How to Prove Copyright Ownership

Recently, a writer asked about how to prove copyright ownership.

The best way is registration of the copyright. Copyright registration within five years of the first publication creates a legal presumption of ownership and validity.  So it makes sense to register early. Plus, you can’t file a copyright infringement complaint in US federal court if you haven’t registered your work with the US Copyright Office. 

Besides being the best proof of ownership, copyright registration within three months of publication or before the start date of the infringing act allows you to seek statutory damages which are between $750 and $30,000 per work (i.e., each individual copyrightable work, like each book, photograph, or song).  So for every book published that is infringed, you could recover statutory damage for each one. That begins to add up (e.g., 200 books X $750). And damages can be increased up to $150,000 per work if the infringement is willful (intentional). If the infringement is innocent (the infringer did not know they were violating copyright law), the damages can be reduced to a minimum of $200 per work. 

See this link for more info on statutory damages.

If copyright registration occurs after the infringement, then you have to prove actual damages. This usually makes a lawsuit economically unfeasible because actual damages for most people tend to be low compared to the expense of litigation.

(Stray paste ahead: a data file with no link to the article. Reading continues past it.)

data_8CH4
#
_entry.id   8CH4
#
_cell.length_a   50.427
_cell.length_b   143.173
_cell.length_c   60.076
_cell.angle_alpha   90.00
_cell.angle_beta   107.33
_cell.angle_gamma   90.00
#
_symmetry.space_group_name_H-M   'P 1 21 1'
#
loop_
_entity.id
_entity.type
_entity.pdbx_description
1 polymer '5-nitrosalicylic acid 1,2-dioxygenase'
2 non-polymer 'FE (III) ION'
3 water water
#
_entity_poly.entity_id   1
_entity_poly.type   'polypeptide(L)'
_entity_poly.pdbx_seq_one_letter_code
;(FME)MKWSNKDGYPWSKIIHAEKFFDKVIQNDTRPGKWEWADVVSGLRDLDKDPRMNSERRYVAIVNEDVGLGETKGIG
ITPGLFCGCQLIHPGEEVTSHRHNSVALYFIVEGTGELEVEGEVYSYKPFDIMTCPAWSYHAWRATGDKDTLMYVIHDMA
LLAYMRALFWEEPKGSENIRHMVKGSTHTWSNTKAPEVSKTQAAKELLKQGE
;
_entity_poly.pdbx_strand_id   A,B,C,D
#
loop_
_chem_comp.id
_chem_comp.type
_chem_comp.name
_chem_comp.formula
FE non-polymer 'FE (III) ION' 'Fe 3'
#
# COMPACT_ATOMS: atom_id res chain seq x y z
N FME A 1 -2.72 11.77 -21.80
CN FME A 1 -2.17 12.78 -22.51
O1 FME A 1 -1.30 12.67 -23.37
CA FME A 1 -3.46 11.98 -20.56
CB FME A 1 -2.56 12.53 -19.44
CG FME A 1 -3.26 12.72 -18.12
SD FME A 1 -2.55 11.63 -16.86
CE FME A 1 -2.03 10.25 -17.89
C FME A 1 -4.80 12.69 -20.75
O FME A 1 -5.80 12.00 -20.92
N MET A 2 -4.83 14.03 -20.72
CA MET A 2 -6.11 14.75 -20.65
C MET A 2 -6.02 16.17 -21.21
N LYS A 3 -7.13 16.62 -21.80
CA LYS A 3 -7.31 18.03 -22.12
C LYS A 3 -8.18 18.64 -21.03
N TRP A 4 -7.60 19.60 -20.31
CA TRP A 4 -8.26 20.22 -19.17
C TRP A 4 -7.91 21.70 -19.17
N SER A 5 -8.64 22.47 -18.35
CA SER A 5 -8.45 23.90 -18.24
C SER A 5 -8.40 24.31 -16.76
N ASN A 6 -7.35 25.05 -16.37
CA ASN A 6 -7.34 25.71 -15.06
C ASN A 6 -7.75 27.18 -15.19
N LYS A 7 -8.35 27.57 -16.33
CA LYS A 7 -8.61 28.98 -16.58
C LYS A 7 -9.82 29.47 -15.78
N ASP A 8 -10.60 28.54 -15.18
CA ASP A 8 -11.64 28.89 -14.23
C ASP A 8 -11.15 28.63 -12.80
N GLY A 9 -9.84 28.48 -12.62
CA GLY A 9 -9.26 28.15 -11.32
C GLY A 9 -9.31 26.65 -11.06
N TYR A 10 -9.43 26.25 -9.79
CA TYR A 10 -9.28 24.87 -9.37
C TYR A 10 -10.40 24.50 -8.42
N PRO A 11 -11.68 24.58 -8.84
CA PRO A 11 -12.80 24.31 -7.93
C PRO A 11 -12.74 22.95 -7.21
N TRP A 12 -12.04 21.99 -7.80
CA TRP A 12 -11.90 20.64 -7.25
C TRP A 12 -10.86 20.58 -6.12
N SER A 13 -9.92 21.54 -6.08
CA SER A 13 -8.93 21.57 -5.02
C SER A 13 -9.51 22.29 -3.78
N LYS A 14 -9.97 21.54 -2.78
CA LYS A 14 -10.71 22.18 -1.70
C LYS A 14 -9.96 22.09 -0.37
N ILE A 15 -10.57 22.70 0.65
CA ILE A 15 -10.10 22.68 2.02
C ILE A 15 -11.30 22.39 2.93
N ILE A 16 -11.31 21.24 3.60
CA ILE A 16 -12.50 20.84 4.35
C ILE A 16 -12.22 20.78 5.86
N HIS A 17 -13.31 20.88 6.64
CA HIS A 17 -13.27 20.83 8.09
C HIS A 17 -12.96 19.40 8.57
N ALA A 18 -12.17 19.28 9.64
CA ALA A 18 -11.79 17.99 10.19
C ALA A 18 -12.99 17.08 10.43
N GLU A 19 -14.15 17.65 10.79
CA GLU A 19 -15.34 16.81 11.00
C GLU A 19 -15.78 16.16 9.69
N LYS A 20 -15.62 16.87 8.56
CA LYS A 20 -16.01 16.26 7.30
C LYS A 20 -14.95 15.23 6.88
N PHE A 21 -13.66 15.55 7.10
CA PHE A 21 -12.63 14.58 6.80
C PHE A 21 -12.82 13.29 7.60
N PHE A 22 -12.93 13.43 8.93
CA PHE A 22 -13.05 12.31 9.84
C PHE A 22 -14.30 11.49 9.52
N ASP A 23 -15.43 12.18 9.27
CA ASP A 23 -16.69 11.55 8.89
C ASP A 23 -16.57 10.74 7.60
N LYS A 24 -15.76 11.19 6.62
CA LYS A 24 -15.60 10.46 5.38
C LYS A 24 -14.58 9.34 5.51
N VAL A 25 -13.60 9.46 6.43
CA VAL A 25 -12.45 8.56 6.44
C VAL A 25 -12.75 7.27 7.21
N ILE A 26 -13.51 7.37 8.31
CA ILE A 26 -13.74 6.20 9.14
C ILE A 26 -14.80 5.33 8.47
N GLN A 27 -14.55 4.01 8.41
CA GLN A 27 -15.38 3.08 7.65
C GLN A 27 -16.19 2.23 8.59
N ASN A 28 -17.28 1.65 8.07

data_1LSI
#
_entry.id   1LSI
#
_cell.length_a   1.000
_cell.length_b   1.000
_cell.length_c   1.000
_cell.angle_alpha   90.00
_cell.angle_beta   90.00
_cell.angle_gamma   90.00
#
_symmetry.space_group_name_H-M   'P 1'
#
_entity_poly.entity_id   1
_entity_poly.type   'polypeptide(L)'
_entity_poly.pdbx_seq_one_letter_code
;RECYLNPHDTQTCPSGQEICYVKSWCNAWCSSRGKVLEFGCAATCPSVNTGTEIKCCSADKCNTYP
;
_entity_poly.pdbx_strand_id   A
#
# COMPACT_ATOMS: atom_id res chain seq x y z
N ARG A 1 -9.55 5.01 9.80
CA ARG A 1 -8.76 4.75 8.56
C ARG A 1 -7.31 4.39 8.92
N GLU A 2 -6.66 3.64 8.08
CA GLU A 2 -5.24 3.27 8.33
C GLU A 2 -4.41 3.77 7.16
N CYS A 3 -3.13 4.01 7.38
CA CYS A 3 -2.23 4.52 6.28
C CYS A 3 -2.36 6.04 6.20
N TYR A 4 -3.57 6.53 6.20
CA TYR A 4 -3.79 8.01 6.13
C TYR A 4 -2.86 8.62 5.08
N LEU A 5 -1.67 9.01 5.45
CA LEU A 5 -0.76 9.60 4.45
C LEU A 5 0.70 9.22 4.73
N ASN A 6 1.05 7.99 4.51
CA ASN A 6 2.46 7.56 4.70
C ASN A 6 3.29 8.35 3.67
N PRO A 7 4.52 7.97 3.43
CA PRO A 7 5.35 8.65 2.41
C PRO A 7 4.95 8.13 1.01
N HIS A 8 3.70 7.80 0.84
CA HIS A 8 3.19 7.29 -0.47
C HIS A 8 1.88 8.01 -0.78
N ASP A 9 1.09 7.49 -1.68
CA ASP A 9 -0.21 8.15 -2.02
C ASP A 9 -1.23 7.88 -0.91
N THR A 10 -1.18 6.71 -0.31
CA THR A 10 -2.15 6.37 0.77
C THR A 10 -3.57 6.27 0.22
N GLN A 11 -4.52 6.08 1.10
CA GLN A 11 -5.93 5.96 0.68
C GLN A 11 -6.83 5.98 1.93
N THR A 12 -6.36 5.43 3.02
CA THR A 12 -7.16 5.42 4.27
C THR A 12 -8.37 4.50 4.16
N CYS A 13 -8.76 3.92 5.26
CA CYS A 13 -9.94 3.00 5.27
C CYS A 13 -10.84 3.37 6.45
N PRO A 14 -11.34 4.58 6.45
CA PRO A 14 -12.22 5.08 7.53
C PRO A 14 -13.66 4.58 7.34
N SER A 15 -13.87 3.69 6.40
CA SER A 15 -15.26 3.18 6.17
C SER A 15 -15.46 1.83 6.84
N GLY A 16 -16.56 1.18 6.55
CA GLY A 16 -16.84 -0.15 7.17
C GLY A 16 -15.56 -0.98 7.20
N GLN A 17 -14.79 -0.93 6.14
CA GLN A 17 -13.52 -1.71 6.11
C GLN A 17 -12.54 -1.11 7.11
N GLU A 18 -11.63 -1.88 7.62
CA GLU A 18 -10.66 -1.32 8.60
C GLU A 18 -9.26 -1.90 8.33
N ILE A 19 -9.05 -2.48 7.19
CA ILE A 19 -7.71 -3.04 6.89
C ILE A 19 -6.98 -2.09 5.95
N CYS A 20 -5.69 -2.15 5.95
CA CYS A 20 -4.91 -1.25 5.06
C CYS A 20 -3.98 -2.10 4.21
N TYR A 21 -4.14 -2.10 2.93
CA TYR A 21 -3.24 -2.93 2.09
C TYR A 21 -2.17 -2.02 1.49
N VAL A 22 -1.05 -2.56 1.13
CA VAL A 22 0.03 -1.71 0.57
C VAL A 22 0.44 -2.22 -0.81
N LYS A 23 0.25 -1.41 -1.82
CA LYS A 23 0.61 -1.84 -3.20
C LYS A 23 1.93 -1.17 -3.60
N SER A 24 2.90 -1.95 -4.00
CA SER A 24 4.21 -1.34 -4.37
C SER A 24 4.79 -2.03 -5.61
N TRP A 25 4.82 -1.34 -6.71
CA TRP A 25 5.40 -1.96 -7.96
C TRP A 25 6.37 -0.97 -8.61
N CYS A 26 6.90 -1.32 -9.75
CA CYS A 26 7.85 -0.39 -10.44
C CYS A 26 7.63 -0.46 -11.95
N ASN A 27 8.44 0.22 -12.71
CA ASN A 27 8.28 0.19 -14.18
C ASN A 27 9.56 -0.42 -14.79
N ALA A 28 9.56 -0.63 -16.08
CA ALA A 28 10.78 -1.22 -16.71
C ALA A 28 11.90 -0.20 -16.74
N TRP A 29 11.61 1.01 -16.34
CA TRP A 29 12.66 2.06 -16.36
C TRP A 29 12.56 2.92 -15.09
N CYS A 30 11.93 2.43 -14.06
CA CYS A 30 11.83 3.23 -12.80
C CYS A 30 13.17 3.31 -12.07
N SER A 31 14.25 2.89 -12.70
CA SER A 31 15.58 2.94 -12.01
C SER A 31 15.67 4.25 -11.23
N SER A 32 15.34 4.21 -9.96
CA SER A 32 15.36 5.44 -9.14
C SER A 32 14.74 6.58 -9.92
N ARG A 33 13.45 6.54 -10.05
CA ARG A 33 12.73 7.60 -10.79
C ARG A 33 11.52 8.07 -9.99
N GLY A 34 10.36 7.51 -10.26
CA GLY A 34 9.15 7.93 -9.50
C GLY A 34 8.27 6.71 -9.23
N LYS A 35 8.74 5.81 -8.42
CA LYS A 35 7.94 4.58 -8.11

If you don’t register for copyright, but you still want to prove ownership, you have a harder road, but it can be done. Just remember, these are all subject to validity attacks (like a lot of things in the digital era). More secure ways to prove ownership–publication dates on your book, deposit dates with the copyright office or Library of Congress, or printouts mailed to yourself by registered mail and not opened unless you need to prove copyright ownership. Less secure ways (i.e., easier to discredit) are notes and drafts with dates, computer files with date stamps, emailing the work to yourself and saving it to create a time and date stamp, etc. None of these examples though are substitutes for actual registration.  For that, you must file a registration with the Copyright Office.  If you need more information on copyright registration, see this article about how to copyright a book which outlines the steps to registration.

Photo Credit: Pryere | VisualHunt

Legal Disclaimer: This information is provided for educational purposes only. Consult a qualified lawyer in your jurisdiction for all legal opinions for your specific situation.  You can read our full legal disclaimer here.

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